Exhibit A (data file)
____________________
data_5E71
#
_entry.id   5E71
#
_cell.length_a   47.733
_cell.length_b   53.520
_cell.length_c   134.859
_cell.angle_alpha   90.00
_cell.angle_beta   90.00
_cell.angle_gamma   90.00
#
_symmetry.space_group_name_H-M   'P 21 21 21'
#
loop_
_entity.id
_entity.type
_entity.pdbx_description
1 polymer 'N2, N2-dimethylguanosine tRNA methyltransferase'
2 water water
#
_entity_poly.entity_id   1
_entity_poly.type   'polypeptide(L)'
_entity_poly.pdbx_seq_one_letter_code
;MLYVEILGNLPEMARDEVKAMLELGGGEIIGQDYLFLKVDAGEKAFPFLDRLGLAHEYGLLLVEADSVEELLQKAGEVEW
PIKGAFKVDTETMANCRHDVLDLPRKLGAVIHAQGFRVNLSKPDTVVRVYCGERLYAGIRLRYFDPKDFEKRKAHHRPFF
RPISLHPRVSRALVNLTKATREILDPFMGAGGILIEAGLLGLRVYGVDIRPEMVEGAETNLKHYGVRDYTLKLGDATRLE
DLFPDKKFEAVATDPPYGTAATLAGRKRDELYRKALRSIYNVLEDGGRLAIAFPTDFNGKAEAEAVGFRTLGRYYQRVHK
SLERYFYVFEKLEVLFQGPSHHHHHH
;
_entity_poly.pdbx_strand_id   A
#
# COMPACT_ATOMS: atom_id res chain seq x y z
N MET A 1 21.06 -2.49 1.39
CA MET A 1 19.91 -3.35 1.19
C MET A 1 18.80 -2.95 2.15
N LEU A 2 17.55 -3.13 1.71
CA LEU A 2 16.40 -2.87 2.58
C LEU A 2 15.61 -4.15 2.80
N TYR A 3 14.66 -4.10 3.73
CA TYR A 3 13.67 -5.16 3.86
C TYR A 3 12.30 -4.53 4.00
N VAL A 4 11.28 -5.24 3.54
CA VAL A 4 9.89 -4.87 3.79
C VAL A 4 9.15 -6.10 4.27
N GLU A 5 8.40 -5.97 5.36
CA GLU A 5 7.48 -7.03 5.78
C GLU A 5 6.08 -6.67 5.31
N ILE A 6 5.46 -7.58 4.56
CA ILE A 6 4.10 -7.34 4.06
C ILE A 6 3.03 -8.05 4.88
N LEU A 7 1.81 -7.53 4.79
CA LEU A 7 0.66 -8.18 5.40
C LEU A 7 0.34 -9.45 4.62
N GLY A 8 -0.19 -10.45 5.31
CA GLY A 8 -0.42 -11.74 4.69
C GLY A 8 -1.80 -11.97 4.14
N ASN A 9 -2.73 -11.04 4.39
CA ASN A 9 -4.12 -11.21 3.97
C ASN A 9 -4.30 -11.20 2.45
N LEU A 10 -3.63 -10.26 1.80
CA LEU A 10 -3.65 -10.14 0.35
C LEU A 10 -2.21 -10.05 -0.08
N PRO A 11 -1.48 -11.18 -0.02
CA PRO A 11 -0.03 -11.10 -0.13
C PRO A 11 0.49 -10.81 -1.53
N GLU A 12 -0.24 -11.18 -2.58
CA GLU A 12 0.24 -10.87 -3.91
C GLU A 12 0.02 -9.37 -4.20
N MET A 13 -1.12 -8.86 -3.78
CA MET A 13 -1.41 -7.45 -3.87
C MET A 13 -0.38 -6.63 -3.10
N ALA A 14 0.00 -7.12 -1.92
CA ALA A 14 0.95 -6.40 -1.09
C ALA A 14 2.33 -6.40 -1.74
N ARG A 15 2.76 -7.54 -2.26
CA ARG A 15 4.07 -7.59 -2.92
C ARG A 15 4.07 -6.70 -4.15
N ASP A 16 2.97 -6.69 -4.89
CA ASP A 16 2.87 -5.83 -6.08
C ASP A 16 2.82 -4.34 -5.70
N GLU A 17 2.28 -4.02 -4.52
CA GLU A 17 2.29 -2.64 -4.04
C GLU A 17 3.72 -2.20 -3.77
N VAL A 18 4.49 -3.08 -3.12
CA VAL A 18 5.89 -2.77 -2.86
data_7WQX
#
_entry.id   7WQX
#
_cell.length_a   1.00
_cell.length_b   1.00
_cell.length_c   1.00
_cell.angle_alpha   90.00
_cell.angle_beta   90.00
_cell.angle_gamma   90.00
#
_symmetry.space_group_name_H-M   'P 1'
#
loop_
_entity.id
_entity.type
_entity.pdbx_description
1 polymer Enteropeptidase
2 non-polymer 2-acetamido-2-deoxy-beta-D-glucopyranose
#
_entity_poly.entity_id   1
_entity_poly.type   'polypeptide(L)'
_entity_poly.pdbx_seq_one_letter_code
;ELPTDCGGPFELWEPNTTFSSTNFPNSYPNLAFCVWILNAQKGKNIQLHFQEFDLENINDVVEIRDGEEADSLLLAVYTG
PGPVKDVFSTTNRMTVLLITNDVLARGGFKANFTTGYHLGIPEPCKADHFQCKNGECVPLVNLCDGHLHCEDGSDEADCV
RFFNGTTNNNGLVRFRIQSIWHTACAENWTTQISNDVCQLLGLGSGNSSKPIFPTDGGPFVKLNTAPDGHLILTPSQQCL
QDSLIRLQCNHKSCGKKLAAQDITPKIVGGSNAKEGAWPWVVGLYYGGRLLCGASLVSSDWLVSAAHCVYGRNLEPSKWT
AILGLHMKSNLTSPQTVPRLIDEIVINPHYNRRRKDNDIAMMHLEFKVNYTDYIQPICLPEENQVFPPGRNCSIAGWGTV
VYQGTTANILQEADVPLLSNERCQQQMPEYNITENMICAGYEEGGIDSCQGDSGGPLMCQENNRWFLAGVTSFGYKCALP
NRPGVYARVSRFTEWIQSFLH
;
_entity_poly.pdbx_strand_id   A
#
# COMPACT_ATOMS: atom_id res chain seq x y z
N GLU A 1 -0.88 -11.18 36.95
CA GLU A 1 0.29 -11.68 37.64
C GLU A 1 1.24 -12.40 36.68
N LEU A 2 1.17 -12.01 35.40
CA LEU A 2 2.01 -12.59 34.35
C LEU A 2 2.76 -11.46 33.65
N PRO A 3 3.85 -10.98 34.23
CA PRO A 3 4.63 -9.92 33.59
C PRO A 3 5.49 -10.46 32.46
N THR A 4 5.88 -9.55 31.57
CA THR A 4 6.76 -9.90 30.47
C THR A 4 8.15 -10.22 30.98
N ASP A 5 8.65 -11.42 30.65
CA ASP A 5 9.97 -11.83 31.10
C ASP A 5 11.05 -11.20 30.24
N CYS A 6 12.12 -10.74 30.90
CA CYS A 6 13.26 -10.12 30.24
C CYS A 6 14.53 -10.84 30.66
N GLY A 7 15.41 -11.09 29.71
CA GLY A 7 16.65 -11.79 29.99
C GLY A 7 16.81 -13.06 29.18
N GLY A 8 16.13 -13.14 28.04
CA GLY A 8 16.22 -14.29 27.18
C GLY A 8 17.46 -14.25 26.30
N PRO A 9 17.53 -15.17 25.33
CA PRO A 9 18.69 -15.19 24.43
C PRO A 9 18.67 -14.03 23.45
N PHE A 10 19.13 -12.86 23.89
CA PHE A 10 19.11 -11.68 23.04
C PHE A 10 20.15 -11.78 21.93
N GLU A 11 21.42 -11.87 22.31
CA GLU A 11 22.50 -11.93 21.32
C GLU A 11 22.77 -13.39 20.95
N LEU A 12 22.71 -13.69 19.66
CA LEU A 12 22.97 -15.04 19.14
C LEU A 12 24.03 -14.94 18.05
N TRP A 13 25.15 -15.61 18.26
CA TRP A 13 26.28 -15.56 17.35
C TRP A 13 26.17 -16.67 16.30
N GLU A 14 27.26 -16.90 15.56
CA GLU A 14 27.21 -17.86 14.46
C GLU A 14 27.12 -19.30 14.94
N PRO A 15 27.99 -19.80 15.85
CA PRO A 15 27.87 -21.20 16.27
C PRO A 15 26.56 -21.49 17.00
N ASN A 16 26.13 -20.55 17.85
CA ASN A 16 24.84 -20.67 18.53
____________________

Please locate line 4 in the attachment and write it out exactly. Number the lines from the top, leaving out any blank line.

#